Addicted to Technology?

Image courtesy of David Castillo Dominici / FreeDigitalPhotos.net

Image courtesy of David Castillo Dominici / FreeDigitalPhotos.net

By Karen Hendricks

We use the word “addicted” in association with drugs, alcohol, cigarettes, coffee (caffeine) and—sometimes in a teasing way—decadent foods like chocolate. But do you think it’s possible to become addicted to technology?

More and more research is pointing in that direction, saying that we are impulsively checking our phones and other devices as soon as emails “ping” into our inboxes or texts light up our screens. What do you think? Are there times when you feel addicted? Do you ever feel as though your children or spouse are “too connected?” Do you have rules or boundaries set for phone usage in your house?

I brought up this topic over the dinner table a few nights ago. Yes, we try to have dinner together as a family every night… it’s not always possible with sports schedules and other activities, but the majority of the time, we are successful! I think it’s one of the keys to family communication and connectedness. It’s also a sacred time, meaning that devices are not allowed at the dinner table. Rarely, there are exceptions, such as when my husband gets an emergency call from his phone service… or when we’re expecting a call from our college age daughter… but face-to-face dinner conversation is more important.

So, over dinner, we talked about Sundays and how they are probably the day when we use phones and devices (iPods, Kindles, etc.) the least. Sundays have a family feel to them, with our day typically beginning at church, progressing into our Sunday noontime tradition—brunch—usually with pancakes or waffles, and always bacon. Always. Afternoons are spent getting together with friends, watching sports together on TV, catching up on homework, doing fun projects around the house, taking walks or bike rides around our neighborhood, cooking Sunday dinners or baking special treats. It’s a day to recharge our batteries, but unplug from devices.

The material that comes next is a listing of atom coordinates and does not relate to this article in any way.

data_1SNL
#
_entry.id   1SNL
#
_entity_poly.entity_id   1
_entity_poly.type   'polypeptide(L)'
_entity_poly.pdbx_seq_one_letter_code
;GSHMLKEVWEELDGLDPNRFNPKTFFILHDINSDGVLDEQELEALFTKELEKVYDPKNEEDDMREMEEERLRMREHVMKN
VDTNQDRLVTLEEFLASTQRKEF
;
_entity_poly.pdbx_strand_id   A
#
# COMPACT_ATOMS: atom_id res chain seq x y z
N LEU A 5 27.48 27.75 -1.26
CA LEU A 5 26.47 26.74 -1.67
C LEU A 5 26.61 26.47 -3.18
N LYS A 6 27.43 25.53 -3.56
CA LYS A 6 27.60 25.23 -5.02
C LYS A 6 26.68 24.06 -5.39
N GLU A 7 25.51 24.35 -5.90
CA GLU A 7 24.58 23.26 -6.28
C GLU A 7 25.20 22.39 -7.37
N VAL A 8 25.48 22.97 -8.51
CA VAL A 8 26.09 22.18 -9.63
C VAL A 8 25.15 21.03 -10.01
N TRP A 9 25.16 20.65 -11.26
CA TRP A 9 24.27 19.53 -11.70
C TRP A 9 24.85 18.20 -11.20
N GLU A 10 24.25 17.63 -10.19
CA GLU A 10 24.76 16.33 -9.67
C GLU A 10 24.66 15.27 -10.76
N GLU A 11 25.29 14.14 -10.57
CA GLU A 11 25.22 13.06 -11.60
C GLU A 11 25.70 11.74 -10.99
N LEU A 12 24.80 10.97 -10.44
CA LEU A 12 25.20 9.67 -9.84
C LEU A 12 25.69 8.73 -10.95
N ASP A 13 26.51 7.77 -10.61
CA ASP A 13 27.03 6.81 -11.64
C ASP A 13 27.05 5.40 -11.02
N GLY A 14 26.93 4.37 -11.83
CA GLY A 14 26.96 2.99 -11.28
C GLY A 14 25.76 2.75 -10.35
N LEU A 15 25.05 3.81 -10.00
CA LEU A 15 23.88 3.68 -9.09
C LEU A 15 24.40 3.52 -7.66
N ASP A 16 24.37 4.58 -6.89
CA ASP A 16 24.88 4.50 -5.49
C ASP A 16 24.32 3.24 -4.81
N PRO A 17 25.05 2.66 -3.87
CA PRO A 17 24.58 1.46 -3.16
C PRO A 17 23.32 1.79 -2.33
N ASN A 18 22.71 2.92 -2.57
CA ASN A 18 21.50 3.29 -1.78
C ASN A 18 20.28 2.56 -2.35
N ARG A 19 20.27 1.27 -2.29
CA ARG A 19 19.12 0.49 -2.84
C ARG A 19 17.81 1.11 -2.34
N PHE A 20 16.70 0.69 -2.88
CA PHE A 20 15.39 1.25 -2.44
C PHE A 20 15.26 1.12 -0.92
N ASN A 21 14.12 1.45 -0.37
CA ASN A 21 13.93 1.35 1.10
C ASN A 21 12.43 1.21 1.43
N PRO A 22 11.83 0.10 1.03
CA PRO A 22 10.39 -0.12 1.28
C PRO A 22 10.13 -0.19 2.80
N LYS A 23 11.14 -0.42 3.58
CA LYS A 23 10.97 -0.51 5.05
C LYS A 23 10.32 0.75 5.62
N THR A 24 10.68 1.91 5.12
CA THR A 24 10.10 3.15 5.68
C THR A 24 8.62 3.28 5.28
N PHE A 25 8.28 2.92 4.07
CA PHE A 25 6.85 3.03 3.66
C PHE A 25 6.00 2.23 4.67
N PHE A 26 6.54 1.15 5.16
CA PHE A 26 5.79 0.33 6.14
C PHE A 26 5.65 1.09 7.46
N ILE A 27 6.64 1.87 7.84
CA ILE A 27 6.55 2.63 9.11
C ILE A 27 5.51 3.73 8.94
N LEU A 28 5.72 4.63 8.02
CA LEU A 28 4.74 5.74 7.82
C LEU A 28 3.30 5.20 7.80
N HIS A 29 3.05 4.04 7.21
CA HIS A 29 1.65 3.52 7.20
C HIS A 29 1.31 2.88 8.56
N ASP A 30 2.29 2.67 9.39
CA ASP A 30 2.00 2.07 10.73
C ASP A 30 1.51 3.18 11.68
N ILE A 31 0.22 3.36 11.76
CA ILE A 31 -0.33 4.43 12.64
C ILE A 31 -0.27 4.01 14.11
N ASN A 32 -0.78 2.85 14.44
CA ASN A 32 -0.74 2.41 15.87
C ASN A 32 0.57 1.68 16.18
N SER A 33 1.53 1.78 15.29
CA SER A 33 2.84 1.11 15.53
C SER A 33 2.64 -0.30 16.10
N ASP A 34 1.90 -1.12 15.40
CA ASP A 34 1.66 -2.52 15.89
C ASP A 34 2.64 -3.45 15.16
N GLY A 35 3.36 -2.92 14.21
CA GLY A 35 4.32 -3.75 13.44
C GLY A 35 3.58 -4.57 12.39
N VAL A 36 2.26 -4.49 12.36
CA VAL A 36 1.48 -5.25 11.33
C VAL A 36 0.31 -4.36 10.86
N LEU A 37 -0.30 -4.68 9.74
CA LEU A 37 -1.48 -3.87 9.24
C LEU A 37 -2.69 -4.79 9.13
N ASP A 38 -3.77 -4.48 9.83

We don’t have a strict rule about phone or device use on Sundays, but we talked about how it’s just kind of evolved that way. And for that I am grateful. I cherish Sundays for their enriching family moments and want to preserve and protect these special days. Being unplugged allows us to unwind and reconnect with each other in some of the most binding ways: talking, sharing, laughing, touching, hugging and… loving each other.

Tell me what you think… I’d love to hear about your strategies and tips for keeping phone/device use in check. Feel free to leave a comment below!

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2 thoughts on “Addicted to Technology?

  1. I think taking social media apps off your phone, such as Facebook, is a good start for me personally. If it’s not there, I’m not checking it. As far as my husband, he’s been banned of bringing his phone to the table. Sundays are the perfect day for family time. Leave the tablets behind and get the kids outside. We have a rule of no devices in restaurants either. We’re here to enjoy each other.

  2. Karen – You and your children are very balanced in your approach to cell phone and other technology use. Remember, though, that the reason for that is YOU set the precedence from the beginning. I am consistently appalled to see how many very young (way-too-young) children have their hands on cell phones ~ and their parents’ excuses for why that is “okay.” Uh, yes, your child WILL make it through a school day without needing to use a cell phone. The chances of them needing one in an emergency are actually not that high. Also, the chances that their school building will cave in on them and they will need to call you with their “last goodbye” is likely not going to happen either ~ no matter what the media portrays. I cannot remember the name of the comedian, yet I once roared with laughter as I listened to him list all of his friends’ reasons for allowing their children to have a cell phone. He countered every single one of them and it was hilarious ~ and true! So many parents these days are afraid to say no. Where do these kids get their devices? They certainly do not have the money to purchase one, nor maintain the monthly coverage bill; and many cannot drive to a store to purchase one. In other words, the appropriate time for owning a cell phone, or other technological device; as well as proper usage and etiquette, falls to PARENTS.

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